Government-imposed corporate monitors—once a rare occurrence in the U.S.—are now commonplace, not only with domestic regulators but also with regulatory agencies in various other countries, in connection with enforcement proceedings and prosecutions for criminal offenses such as anti-corruption violations and other misconduct.
In a series of recent prosecutions, the Department of Justice has reimagined “corruption” to target private, commercial conduct. In doing so, the government may have expanded the definition of the term “corruption.”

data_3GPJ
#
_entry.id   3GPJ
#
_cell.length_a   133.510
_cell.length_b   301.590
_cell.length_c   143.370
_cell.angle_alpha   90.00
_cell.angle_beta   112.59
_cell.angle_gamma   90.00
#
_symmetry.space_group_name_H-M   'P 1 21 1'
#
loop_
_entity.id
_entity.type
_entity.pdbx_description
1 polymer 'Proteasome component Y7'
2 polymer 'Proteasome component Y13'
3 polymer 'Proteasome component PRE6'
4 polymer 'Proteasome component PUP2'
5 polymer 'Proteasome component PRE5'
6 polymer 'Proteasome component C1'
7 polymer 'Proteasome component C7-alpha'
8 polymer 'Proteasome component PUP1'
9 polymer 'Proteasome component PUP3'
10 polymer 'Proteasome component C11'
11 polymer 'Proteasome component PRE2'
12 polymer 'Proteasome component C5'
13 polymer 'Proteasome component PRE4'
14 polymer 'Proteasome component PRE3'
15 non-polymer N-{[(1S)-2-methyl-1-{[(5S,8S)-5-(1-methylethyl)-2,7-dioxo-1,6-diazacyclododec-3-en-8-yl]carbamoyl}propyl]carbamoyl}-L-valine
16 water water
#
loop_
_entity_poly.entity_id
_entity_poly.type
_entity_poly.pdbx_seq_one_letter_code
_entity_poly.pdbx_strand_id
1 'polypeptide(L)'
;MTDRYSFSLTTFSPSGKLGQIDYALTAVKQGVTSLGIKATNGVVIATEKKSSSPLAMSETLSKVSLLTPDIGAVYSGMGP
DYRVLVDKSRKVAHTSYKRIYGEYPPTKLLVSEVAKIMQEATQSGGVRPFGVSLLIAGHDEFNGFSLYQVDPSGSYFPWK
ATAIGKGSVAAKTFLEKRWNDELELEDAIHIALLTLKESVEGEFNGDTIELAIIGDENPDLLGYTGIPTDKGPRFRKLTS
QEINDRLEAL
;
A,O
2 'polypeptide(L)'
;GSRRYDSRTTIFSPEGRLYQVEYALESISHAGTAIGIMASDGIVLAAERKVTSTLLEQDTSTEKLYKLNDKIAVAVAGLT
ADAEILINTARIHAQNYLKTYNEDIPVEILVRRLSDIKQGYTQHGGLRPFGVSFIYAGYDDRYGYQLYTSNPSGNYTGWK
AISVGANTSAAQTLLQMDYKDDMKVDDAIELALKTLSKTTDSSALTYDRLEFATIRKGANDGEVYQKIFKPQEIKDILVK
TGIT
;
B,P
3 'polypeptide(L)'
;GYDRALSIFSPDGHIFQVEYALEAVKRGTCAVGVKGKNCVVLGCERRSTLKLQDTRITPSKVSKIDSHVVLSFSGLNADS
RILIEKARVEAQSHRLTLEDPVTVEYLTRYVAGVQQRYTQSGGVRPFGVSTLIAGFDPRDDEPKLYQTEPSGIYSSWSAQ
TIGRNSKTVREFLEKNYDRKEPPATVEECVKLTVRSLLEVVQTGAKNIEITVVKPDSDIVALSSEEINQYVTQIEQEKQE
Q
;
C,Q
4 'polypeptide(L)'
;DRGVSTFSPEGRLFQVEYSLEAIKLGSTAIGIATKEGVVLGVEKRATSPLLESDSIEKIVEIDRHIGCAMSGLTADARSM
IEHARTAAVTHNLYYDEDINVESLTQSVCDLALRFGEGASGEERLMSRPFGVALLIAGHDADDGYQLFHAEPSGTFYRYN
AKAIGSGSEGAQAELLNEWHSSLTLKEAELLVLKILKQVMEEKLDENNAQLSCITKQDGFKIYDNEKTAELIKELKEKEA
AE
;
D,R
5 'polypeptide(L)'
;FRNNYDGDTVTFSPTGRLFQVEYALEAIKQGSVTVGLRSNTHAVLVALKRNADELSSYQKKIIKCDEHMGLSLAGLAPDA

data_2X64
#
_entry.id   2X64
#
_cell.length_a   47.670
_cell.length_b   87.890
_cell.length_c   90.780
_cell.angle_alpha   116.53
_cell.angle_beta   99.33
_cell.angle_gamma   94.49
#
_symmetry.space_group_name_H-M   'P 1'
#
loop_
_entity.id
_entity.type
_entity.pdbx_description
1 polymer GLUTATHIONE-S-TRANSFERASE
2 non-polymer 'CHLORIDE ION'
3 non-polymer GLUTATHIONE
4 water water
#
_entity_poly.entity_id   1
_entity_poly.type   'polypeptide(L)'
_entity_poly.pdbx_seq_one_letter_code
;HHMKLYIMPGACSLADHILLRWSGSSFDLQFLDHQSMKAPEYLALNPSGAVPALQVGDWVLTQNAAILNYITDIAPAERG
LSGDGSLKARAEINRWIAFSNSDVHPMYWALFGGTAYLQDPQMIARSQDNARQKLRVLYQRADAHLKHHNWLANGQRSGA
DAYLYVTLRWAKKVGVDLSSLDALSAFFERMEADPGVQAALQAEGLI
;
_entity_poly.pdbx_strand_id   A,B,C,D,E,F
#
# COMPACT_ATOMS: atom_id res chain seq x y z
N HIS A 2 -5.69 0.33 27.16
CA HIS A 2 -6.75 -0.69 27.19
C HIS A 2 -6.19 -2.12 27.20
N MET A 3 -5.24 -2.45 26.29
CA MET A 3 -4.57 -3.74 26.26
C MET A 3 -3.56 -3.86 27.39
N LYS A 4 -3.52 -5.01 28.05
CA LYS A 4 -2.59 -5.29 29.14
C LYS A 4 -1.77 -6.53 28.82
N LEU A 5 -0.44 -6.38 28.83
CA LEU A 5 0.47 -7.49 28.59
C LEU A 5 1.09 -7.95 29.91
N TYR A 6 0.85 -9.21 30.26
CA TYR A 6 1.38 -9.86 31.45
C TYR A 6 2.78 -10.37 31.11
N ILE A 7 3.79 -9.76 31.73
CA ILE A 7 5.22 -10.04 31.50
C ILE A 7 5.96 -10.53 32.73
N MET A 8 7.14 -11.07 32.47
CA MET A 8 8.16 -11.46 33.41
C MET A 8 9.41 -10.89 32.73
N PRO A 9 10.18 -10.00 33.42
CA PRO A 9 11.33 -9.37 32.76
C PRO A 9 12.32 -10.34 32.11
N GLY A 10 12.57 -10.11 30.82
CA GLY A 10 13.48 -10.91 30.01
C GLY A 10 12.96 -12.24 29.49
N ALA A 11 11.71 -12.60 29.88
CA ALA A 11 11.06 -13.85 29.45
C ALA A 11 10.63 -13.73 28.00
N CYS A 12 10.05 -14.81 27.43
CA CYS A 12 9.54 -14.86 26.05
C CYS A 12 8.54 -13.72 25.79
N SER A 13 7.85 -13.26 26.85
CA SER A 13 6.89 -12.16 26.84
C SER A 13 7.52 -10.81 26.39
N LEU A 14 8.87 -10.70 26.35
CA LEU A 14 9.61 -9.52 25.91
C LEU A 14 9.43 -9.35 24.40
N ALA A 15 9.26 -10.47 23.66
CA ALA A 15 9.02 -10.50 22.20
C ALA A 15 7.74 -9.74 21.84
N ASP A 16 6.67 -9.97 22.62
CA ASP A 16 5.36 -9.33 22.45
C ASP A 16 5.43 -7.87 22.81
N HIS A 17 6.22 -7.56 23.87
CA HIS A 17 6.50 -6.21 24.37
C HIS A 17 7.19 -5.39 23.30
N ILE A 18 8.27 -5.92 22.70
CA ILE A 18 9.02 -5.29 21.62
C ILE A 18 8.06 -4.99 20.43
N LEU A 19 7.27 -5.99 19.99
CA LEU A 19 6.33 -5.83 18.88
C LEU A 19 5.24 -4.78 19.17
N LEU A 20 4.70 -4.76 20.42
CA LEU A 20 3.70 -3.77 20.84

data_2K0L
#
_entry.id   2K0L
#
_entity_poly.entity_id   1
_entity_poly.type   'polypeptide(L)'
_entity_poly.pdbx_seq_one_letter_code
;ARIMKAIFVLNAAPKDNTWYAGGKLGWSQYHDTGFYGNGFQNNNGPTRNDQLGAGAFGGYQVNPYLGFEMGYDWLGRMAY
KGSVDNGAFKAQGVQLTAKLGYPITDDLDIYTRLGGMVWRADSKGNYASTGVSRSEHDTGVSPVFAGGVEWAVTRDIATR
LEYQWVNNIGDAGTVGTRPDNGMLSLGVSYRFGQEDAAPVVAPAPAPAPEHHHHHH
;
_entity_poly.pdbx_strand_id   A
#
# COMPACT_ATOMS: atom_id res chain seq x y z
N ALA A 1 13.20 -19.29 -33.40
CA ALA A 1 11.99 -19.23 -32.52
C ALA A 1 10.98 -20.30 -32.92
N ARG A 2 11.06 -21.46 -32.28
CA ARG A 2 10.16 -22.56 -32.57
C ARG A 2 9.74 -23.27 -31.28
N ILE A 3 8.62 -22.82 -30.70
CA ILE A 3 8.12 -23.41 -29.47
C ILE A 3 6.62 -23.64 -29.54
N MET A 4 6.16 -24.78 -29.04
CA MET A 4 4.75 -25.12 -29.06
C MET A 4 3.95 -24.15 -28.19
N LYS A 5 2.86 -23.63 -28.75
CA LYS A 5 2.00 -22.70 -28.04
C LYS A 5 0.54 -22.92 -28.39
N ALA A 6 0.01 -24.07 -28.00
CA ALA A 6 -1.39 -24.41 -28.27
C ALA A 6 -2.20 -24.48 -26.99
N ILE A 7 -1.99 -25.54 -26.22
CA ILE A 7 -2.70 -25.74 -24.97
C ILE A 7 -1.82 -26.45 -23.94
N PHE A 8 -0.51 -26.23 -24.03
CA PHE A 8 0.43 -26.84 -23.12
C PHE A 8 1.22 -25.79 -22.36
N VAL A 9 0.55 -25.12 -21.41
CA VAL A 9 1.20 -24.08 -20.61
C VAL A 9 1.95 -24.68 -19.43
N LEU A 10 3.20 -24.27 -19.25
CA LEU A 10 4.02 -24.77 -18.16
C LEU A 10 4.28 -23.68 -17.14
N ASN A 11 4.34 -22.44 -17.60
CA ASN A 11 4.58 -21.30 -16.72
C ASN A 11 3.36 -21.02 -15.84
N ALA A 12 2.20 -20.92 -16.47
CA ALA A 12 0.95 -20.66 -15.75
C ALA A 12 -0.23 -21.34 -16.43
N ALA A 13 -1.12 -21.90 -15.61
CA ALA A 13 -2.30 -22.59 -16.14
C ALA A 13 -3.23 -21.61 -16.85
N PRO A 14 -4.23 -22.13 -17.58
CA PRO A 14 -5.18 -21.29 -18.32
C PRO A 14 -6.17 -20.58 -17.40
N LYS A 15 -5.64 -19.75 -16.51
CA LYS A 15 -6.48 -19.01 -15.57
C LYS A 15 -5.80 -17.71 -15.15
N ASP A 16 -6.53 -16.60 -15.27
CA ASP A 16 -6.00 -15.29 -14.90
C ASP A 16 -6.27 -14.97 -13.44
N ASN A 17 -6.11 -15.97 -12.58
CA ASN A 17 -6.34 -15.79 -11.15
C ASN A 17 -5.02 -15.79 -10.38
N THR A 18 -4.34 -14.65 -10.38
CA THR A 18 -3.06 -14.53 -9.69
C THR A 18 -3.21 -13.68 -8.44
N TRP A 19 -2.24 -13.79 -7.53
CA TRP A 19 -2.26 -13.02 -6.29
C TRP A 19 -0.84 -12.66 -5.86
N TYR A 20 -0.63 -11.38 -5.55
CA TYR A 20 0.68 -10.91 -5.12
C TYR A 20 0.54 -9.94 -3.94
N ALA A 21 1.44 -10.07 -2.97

The power a prosecutor wields is awesome. We should take comfort that Justice Department policies and our criminal laws help prevent that power from being misused to satisfy public opinion.
If, as promised, the current Deputy Attorney General learns from the experiences that practitioners have had under the Yates Memo, and revises DOJ’s policies to better serve the goals of fairness and efficiency, perhaps he will not mind as much when the new guidance is referred to, as it inevitably will be, as the Rosenstein Memo.